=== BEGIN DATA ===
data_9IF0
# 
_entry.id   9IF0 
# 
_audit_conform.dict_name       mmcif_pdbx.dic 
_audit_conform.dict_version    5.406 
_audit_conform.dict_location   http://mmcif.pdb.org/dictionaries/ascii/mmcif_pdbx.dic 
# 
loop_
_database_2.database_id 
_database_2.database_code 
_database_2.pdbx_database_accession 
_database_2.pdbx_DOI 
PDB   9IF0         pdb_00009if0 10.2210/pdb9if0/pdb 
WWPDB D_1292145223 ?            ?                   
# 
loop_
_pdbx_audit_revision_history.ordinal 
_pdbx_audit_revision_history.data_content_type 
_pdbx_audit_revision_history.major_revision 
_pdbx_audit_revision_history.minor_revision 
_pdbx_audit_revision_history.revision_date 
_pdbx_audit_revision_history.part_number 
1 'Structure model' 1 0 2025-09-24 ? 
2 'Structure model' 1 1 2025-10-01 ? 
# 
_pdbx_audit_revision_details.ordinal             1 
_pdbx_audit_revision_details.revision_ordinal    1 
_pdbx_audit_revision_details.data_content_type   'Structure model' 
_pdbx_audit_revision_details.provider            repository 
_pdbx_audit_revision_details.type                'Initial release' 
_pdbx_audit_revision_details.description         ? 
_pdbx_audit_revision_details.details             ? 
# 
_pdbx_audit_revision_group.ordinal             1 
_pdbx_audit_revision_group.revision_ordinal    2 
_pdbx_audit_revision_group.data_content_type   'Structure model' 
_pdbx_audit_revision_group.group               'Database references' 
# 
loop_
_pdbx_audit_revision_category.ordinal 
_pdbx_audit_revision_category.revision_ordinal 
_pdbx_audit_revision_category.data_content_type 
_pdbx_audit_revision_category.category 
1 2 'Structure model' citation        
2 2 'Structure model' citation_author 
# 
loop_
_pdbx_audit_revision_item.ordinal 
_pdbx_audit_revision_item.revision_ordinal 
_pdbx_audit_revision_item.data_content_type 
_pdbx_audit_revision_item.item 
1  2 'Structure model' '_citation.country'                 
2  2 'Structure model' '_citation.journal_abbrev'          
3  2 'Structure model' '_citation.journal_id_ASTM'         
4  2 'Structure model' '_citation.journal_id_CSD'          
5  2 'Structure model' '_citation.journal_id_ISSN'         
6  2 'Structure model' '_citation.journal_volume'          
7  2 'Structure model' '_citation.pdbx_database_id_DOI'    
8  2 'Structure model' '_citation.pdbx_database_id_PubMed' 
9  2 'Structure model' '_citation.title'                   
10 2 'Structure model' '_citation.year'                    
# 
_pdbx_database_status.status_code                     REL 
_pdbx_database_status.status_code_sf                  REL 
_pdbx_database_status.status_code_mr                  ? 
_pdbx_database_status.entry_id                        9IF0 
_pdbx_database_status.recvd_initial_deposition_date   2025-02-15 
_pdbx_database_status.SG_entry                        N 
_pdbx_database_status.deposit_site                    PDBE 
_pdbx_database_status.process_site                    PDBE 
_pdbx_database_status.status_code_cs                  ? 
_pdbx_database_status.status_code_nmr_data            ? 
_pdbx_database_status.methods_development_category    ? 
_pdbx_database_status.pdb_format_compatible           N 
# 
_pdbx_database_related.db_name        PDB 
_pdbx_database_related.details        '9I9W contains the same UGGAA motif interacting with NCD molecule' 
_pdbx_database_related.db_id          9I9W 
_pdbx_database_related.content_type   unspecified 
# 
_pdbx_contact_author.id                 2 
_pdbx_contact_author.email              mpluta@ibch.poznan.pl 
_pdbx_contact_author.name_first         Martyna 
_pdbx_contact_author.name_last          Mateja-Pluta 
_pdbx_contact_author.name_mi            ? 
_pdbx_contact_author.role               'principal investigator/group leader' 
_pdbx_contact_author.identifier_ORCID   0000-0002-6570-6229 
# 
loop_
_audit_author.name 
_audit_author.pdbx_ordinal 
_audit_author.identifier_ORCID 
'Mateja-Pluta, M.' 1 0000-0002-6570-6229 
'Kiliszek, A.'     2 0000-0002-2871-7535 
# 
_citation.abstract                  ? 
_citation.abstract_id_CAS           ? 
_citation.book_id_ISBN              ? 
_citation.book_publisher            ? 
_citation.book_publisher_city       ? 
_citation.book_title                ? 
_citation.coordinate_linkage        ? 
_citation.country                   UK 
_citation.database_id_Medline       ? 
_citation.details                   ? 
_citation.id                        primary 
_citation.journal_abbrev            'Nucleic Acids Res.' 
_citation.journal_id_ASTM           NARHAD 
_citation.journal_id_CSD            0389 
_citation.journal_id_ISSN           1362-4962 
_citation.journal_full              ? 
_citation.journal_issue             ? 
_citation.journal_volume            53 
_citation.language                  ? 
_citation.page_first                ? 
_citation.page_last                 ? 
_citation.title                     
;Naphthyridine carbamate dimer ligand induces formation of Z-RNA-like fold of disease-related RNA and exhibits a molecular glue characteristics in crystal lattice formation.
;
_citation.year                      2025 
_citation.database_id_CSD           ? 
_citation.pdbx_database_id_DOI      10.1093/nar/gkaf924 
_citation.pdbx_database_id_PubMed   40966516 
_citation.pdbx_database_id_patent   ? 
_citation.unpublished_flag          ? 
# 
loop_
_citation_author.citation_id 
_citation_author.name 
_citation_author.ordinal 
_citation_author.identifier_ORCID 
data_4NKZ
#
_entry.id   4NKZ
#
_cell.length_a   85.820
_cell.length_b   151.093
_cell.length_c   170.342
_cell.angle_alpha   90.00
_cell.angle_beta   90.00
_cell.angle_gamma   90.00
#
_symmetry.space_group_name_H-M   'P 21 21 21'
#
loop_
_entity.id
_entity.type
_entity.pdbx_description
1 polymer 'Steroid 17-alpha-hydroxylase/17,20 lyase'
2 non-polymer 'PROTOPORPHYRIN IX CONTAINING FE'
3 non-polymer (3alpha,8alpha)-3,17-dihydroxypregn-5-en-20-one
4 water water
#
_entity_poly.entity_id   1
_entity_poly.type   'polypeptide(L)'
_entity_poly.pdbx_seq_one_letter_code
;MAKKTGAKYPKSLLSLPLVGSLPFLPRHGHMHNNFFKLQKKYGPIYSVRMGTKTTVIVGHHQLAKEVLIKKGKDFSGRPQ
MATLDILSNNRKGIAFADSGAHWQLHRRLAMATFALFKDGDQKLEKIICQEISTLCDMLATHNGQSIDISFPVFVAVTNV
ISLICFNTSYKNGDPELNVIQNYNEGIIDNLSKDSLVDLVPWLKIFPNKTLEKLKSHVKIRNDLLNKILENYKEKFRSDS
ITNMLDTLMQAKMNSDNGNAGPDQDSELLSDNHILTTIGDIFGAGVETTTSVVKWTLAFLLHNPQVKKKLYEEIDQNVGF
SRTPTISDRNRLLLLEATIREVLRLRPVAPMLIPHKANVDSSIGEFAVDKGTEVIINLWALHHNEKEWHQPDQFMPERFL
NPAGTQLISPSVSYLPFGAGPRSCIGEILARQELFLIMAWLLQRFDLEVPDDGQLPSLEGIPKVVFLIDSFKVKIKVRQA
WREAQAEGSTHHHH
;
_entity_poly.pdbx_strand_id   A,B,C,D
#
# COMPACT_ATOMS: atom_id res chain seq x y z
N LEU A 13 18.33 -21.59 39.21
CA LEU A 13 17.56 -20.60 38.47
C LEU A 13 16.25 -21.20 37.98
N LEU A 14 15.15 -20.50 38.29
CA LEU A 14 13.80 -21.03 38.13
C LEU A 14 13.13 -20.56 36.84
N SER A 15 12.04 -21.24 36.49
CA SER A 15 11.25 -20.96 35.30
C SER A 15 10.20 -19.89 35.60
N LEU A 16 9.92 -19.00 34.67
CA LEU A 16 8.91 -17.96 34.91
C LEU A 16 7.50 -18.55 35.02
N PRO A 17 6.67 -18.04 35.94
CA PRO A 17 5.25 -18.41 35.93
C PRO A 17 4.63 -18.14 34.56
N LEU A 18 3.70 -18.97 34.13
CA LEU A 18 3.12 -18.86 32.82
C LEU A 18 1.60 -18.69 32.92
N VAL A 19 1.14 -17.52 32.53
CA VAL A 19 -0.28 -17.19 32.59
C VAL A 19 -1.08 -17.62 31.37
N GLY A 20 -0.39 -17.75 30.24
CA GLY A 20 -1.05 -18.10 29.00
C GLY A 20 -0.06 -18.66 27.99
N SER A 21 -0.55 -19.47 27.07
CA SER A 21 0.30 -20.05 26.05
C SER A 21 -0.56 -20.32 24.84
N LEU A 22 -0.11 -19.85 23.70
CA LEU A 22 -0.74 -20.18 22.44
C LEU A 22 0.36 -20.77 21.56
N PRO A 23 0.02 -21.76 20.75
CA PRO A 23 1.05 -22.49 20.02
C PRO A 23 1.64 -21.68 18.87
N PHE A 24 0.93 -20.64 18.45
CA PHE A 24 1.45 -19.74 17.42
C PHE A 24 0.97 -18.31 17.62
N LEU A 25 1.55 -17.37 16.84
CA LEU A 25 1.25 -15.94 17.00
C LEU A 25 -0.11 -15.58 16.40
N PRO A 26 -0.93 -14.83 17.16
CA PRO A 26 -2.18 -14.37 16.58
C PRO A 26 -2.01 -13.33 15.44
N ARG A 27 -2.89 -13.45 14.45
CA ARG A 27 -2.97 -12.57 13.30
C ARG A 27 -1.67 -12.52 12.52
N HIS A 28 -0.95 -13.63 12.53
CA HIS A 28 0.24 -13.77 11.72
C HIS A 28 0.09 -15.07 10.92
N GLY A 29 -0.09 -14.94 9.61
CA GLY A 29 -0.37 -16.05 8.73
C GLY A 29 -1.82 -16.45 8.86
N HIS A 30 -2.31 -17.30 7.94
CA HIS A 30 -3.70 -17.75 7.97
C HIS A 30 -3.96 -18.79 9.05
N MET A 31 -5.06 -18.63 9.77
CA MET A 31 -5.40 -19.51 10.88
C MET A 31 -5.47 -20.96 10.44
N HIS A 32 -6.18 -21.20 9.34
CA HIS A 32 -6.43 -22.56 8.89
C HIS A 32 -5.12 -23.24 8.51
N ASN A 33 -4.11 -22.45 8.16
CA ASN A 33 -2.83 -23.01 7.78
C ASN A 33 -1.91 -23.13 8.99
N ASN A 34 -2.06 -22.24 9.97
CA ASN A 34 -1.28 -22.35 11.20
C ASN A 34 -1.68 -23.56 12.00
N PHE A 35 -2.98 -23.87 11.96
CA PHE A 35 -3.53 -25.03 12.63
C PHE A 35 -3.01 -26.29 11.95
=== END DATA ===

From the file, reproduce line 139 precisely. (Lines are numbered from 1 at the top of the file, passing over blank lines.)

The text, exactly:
_cell.length_c   170.342